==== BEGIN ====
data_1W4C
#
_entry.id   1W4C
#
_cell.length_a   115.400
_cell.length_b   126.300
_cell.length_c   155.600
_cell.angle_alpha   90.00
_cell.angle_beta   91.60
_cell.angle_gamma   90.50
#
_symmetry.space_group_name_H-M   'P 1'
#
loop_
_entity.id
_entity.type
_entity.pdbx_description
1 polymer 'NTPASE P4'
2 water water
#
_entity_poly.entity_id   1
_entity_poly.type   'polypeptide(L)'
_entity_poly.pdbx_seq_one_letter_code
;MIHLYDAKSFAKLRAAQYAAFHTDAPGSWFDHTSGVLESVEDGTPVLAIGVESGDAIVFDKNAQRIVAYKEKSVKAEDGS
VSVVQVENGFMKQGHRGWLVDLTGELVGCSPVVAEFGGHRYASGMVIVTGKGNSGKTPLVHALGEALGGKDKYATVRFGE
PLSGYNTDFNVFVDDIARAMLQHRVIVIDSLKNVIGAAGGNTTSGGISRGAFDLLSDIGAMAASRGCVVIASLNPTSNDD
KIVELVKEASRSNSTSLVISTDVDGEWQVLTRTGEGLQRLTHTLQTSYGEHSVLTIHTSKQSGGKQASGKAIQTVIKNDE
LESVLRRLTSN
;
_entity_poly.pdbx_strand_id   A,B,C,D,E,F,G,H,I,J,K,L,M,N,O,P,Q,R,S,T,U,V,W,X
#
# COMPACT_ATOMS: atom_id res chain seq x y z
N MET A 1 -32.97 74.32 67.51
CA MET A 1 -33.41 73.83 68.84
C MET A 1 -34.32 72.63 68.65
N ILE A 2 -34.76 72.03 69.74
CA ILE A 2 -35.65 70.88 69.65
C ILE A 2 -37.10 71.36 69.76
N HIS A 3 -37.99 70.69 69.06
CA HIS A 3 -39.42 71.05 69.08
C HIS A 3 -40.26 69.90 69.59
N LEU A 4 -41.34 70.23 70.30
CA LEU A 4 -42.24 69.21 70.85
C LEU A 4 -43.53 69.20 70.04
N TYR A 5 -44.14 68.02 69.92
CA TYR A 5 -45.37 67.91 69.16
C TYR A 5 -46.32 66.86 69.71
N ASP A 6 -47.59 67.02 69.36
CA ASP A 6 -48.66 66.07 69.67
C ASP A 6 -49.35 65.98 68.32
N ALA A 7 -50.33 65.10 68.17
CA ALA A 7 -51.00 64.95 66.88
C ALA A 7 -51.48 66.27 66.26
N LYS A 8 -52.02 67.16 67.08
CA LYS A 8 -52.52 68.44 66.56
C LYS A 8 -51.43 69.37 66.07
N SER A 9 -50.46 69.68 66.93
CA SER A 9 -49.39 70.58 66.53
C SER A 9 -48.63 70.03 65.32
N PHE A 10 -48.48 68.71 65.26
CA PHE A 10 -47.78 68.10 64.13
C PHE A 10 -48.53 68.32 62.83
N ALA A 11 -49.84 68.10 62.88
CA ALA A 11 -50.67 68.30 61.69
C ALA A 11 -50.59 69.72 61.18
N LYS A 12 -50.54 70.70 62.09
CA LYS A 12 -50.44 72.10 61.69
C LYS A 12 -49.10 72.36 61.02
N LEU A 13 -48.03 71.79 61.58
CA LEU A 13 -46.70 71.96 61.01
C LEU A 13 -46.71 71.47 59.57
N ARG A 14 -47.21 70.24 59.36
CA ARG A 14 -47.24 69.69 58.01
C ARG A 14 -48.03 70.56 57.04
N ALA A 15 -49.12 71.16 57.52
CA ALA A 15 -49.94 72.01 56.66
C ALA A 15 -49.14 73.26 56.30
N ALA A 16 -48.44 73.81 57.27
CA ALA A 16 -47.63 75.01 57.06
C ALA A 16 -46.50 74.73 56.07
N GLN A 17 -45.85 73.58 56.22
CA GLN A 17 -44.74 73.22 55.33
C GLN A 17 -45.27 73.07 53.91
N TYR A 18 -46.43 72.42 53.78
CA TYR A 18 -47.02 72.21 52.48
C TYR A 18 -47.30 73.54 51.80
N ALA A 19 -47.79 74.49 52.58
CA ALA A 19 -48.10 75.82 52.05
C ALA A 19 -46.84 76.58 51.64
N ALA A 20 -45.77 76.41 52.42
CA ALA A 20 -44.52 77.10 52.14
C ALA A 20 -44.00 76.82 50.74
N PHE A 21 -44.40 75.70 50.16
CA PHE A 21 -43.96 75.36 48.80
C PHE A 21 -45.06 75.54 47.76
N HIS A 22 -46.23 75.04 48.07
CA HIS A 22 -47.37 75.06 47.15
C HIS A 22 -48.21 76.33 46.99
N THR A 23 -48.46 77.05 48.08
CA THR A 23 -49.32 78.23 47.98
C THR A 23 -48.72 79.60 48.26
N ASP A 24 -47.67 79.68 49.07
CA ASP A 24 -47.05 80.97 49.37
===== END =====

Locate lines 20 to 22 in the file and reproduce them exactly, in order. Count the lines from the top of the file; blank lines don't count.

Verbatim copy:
#
_entity_poly.entity_id   1
_entity_poly.type   'polypeptide(L)'